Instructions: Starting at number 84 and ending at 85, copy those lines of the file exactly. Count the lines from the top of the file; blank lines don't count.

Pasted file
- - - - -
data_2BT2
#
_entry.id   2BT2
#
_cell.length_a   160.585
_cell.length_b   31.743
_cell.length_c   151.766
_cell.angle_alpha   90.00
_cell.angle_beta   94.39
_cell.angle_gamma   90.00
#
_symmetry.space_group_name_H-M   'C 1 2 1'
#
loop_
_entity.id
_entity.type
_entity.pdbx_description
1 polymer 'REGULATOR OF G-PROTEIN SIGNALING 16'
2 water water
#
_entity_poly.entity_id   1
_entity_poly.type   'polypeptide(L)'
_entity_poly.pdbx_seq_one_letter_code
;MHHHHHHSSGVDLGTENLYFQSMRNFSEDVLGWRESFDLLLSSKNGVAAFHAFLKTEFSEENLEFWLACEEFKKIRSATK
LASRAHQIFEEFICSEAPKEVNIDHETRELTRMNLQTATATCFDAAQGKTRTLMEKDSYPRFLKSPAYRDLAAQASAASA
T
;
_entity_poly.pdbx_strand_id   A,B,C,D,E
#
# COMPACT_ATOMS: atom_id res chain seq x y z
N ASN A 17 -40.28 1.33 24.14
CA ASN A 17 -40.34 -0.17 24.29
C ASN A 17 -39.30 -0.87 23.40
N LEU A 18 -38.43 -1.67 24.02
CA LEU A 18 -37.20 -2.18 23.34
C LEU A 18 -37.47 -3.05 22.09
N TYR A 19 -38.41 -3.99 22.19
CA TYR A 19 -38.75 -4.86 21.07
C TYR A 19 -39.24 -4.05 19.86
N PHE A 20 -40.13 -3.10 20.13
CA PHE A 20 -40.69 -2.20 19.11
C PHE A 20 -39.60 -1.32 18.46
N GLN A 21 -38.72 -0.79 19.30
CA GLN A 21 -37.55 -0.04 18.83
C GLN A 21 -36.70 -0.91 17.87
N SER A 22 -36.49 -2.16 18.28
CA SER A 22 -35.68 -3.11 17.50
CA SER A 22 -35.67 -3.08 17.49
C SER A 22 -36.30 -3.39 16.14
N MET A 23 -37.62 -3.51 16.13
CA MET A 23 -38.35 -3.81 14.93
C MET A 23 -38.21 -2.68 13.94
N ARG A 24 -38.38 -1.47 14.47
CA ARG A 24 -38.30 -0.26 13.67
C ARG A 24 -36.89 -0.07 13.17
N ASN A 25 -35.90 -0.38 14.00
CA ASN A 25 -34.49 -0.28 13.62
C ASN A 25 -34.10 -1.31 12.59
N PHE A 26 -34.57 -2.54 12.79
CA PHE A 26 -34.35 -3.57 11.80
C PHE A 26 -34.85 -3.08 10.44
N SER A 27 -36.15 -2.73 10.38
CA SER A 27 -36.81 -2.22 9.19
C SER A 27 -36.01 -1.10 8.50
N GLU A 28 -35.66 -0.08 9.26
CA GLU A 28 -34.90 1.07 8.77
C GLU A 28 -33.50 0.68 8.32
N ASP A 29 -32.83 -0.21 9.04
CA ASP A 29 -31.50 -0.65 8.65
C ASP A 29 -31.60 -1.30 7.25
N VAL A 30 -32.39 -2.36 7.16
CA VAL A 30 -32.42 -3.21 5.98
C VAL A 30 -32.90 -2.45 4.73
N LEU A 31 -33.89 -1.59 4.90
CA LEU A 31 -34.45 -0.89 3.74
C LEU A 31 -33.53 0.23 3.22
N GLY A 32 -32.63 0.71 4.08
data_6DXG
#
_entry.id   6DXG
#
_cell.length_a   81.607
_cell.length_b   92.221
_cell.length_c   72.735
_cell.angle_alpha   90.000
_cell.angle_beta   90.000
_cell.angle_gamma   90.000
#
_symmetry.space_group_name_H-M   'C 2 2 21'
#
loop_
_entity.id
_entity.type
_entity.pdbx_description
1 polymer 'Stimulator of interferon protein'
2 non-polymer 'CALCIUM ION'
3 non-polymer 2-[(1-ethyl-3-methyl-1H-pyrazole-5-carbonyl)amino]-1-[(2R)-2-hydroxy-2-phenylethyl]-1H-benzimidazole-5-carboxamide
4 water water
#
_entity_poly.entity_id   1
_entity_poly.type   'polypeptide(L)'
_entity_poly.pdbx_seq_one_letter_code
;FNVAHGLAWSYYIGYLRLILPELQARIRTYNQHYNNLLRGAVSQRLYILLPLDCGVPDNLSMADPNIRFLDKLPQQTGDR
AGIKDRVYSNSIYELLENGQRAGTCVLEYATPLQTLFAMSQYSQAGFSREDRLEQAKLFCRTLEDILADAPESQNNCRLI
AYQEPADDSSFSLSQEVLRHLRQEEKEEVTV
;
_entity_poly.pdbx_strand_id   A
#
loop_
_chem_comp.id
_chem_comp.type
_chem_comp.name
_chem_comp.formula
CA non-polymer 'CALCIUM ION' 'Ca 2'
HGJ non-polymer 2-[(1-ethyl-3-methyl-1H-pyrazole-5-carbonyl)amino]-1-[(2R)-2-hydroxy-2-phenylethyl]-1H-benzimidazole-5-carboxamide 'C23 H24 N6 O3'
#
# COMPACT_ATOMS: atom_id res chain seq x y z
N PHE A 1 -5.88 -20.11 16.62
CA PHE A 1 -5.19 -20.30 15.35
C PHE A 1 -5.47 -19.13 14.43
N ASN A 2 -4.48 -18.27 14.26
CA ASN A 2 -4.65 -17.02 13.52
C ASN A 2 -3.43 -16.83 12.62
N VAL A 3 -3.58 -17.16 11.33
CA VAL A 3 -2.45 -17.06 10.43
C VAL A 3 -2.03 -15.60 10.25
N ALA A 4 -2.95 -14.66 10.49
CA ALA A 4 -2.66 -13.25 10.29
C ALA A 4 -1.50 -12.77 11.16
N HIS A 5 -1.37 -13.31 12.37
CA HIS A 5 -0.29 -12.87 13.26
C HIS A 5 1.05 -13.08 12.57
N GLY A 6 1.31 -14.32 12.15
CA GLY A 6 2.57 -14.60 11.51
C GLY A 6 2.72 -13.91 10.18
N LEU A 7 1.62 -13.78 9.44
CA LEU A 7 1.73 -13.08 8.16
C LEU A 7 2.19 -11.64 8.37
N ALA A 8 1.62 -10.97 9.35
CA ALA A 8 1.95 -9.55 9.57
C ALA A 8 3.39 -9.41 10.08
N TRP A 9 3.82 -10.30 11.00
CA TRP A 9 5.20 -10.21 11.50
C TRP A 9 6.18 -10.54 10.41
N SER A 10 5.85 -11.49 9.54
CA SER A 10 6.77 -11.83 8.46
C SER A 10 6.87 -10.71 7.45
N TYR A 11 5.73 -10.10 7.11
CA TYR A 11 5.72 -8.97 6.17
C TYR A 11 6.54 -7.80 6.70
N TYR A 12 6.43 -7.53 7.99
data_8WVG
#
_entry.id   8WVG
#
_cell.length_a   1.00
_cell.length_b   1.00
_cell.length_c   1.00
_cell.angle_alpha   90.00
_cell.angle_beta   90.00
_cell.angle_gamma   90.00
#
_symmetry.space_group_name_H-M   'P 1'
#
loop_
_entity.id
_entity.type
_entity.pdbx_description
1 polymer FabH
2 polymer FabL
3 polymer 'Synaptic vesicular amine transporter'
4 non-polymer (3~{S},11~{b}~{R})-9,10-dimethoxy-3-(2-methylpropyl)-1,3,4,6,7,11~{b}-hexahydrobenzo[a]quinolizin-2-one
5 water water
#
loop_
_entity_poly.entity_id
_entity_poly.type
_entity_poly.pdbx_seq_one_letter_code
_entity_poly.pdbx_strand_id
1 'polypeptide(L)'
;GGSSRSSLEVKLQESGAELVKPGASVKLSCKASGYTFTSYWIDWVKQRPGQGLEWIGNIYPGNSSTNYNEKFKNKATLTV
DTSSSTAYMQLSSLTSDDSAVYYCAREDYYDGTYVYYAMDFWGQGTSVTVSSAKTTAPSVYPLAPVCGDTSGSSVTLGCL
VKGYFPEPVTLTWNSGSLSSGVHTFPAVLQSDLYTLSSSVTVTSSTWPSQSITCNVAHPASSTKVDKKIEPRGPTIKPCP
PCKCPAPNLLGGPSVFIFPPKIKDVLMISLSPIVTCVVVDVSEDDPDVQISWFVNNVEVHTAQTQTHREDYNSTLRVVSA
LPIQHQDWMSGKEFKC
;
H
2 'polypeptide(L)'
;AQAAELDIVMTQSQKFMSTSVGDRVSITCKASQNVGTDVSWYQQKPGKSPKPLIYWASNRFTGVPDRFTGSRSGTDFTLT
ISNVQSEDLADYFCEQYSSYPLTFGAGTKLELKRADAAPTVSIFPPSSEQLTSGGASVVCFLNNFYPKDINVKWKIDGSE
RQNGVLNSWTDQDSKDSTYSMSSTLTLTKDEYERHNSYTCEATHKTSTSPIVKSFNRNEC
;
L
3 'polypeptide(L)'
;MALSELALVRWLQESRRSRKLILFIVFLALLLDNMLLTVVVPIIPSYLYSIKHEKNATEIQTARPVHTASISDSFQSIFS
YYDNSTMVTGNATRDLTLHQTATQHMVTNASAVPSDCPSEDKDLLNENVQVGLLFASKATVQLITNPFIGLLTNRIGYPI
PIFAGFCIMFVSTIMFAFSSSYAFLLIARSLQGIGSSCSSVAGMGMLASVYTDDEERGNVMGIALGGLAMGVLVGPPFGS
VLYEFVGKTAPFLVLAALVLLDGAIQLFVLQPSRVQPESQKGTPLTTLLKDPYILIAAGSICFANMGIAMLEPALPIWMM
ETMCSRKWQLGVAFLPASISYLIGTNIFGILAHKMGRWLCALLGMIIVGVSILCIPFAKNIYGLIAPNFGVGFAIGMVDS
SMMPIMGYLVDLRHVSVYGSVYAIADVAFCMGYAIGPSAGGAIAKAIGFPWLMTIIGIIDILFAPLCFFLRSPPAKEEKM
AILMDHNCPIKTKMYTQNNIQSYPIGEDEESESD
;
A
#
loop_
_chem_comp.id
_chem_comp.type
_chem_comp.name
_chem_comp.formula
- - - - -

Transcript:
_cell.length_c   72.735
_cell.angle_alpha   90.000